What started as a printworks has turned into a hub of cultural activity and social enterprise. Run by Agile City, Civic House is a building that brings together a range of activities – coworking, festivals, workshops, talks and social events with the goal of building a positive future for the local area at Spiers Locks on the Glasgow Canal.
Civic House has recently been retrofitted to EnerPHit Standard as well as being transformed into a small-scale power plant – generating three times as much electricity as it consumes over the course of the year.
It was also the winner of our Accelerate to Zero Hero Award this year which recognises the best overall contribution to decarbonising the built environment.
The founding of Civic House
We spoke to Rob Morrison, Director of Agile City about the inspiration behind Civic House. He said, "There's a massive push for new housing which will bring something like 10 to 15,000 people to the area. From an economic perspective that has a huge impact as more people means more cultural and social services and facilities are needed.”
The way the organisation sees it, these often-abandoned urban industrial spaces like Civic House have the potential to become spaces that give back economic, social and cultural value by becoming places where people can work, socialise, eat, learn and more.
Retrofit and regeneration
Across the 1960s and 70s in Glasgow, many of the industries in Glasgow shut down and there was massive remodelling of urban areas. This led to populations being dispersed, areas being abandoned and economic deprivation.
The reoccupation and retrofit of Civic House which started in 2018 was part of a wider regeneration taking place around the Glasgow Canal. But what has come to the surface over last few years is that Civic House’s approach to retrofit and regeneration could be applied at a much wider scale.
Civic House creates the space for organisations that are wanting to collocate, to use the spaces there to deliver activities and connect with their respective audiences. The initial inspiration behind Civic House was based on the idea that it could become a prototype for retrofitting other industrial buildings in the same way.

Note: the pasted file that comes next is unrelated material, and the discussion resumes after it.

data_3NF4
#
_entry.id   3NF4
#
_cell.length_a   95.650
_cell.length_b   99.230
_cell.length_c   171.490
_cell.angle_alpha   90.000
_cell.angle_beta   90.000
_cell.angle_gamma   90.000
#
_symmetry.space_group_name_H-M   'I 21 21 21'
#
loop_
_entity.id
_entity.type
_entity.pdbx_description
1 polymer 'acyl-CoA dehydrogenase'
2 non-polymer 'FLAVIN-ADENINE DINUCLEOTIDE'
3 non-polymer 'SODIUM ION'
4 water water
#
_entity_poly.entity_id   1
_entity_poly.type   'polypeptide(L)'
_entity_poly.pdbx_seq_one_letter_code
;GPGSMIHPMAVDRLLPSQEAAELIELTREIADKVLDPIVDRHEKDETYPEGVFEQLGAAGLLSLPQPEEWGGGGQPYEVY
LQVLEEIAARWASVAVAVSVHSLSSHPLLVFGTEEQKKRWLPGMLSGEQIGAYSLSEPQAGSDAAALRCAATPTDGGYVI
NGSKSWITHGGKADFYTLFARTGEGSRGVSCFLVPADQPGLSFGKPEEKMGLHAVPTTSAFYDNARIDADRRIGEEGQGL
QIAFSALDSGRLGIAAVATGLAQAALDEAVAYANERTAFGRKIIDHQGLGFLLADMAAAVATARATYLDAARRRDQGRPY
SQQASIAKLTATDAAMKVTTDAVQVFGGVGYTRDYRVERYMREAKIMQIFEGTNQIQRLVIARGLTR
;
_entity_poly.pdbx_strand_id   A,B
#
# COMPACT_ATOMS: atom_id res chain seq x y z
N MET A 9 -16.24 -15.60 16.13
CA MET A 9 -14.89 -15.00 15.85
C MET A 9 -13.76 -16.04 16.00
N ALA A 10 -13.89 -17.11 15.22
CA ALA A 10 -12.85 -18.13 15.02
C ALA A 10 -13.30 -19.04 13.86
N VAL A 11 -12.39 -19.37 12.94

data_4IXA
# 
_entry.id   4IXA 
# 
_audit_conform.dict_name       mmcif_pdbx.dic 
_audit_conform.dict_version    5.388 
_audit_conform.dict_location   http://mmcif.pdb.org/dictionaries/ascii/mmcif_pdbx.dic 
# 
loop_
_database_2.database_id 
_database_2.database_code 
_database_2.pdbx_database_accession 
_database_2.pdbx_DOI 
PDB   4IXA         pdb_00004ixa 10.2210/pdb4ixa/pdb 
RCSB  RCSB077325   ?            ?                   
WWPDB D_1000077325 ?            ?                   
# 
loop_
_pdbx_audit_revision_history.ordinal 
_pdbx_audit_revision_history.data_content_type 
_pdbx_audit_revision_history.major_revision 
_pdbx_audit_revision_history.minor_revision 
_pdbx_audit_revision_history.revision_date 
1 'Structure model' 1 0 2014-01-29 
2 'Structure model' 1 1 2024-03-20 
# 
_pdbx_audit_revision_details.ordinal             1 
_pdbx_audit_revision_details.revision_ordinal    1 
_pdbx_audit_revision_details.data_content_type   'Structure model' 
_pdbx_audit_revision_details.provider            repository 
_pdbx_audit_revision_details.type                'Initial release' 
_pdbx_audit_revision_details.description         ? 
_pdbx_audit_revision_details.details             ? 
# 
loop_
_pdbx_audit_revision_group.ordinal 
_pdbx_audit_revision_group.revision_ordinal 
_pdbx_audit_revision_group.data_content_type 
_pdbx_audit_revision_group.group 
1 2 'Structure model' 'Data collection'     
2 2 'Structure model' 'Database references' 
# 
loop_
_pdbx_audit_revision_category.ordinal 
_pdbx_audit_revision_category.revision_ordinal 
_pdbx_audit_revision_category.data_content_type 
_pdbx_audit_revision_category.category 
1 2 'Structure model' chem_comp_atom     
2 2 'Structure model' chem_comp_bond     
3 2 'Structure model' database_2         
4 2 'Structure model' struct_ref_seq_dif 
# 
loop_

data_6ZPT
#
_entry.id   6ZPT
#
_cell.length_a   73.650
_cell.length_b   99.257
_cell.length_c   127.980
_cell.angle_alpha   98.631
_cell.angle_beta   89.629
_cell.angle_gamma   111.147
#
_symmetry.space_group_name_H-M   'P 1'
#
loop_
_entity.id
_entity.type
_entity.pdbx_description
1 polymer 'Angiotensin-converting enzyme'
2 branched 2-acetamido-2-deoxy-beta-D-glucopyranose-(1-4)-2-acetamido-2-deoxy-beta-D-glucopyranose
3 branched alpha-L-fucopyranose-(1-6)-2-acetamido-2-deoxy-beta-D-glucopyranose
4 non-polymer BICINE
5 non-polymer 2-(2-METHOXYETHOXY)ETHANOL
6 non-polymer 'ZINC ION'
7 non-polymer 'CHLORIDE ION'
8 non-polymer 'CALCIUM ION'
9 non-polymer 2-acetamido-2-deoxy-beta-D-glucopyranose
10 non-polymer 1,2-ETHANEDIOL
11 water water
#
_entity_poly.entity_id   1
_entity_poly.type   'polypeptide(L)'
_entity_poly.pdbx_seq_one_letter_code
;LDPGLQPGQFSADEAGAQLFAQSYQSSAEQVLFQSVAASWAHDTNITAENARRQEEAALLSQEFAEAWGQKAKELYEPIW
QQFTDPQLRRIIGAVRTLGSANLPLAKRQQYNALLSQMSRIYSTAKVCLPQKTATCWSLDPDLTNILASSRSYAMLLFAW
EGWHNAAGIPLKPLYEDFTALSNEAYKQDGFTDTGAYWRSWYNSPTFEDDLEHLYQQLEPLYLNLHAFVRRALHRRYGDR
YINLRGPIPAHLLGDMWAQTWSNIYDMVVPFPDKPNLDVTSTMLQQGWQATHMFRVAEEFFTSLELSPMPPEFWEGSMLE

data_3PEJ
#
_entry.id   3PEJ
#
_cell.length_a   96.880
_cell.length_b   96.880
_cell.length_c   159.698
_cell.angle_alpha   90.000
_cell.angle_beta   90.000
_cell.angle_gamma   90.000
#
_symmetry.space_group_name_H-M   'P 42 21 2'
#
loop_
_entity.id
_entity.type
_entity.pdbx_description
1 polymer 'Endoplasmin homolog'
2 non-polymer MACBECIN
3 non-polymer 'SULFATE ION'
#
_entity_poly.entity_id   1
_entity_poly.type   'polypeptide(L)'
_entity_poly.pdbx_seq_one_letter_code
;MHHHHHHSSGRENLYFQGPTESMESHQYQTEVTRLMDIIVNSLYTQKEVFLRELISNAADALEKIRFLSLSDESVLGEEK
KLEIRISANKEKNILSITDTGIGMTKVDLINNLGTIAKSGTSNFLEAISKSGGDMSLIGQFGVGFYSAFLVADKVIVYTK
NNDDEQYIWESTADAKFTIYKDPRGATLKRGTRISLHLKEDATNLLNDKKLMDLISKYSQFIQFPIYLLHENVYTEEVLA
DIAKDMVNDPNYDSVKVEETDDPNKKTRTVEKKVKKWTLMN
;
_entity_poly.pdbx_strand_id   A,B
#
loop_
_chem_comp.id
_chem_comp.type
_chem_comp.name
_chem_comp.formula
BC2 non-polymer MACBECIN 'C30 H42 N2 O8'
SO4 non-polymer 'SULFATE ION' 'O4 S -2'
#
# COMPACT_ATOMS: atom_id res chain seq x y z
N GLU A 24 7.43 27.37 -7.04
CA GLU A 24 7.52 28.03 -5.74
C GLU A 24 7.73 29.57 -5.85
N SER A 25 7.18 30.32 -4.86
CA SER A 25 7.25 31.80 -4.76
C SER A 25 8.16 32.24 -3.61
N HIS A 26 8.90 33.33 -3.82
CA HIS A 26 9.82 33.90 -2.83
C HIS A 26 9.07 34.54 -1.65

The retrofit of the 840m2 building was undertaken by Collective Architecture whose feasibility study predicted that the building’s heating demand could be reduced by 86% while maintaining a temperature of 20oC throughout the year if done to EnerPHit Standards.
The building is already fulfilling its purpose as a micro power station. During the 12 months from January 2022 to January 2023, it used just 1684kWh of gas and 9706kWh of electricity, while generating 30,780kWh of electricity – equating to a net energy gain of 19,390 kWh. As the co-working space and canteen were not in use during the first part of 2022, the energy usage for 2023 is likely to be a little higher, but Agile City is confident that the building will continue to be a significant net energy generator.
Rob says, “Our main objective is to be a space for social enterprise. When you look at what we have done in terms of retrofit we have been beavering away at a very local, granular level. But when you place that in the context of the wider retrofit agenda, you realise how urgent the issue is and how big a role organisations like Agile City and buildings like Civic House can play in bringing local communities and buildings back to life.”
Making the business case for retrofit